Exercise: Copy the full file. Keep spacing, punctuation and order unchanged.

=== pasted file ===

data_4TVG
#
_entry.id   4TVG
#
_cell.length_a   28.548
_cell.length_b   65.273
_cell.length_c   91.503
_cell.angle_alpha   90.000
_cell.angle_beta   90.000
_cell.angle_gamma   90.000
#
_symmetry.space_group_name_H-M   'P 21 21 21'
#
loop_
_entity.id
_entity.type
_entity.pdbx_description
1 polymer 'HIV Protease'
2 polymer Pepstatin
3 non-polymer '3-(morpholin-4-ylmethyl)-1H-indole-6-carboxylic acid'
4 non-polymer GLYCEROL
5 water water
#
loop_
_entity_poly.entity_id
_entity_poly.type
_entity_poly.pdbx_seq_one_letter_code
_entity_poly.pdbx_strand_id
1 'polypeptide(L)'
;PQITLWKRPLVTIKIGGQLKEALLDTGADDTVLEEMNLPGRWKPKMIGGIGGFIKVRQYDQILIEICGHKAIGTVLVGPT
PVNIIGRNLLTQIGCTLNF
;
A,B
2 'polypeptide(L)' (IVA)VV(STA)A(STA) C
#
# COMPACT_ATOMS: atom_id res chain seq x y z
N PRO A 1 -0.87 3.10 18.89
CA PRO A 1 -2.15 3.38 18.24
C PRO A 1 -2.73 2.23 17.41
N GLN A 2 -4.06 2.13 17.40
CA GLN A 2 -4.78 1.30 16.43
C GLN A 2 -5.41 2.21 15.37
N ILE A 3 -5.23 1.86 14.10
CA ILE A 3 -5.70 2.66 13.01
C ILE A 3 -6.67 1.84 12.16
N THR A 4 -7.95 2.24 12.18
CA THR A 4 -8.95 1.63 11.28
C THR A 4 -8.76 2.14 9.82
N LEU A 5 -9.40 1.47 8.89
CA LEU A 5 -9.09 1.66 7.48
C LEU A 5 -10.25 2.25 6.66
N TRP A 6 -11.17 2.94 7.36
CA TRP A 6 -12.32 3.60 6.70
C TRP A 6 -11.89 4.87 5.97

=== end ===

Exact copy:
data_4TVG
#
_entry.id   4TVG
#
_cell.length_a   28.548
_cell.length_b   65.273
_cell.length_c   91.503
_cell.angle_alpha   90.000
_cell.angle_beta   90.000
_cell.angle_gamma   90.000
#
_symmetry.space_group_name_H-M   'P 21 21 21'
#
loop_
_entity.id
_entity.type
_entity.pdbx_description
1 polymer 'HIV Protease'
2 polymer Pepstatin
3 non-polymer '3-(morpholin-4-ylmethyl)-1H-indole-6-carboxylic acid'
4 non-polymer GLYCEROL
5 water water
#
loop_
_entity_poly.entity_id
_entity_poly.type
_entity_poly.pdbx_seq_one_letter_code
_entity_poly.pdbx_strand_id
1 'polypeptide(L)'
;PQITLWKRPLVTIKIGGQLKEALLDTGADDTVLEEMNLPGRWKPKMIGGIGGFIKVRQYDQILIEICGHKAIGTVLVGPT
PVNIIGRNLLTQIGCTLNF
;
A,B
2 'polypeptide(L)' (IVA)VV(STA)A(STA) C
#
# COMPACT_ATOMS: atom_id res chain seq x y z
N PRO A 1 -0.87 3.10 18.89
CA PRO A 1 -2.15 3.38 18.24
C PRO A 1 -2.73 2.23 17.41
N GLN A 2 -4.06 2.13 17.40
CA GLN A 2 -4.78 1.30 16.43
C GLN A 2 -5.41 2.21 15.37
N ILE A 3 -5.23 1.86 14.10
CA ILE A 3 -5.70 2.66 13.01
C ILE A 3 -6.67 1.84 12.16
N THR A 4 -7.95 2.24 12.18
CA THR A 4 -8.95 1.63 11.28
C THR A 4 -8.76 2.14 9.82
N LEU A 5 -9.40 1.47 8.89
CA LEU A 5 -9.09 1.66 7.48
C LEU A 5 -10.25 2.25 6.66
N TRP A 6 -11.17 2.94 7.36
CA TRP A 6 -12.32 3.60 6.70
C TRP A 6 -11.89 4.87 5.97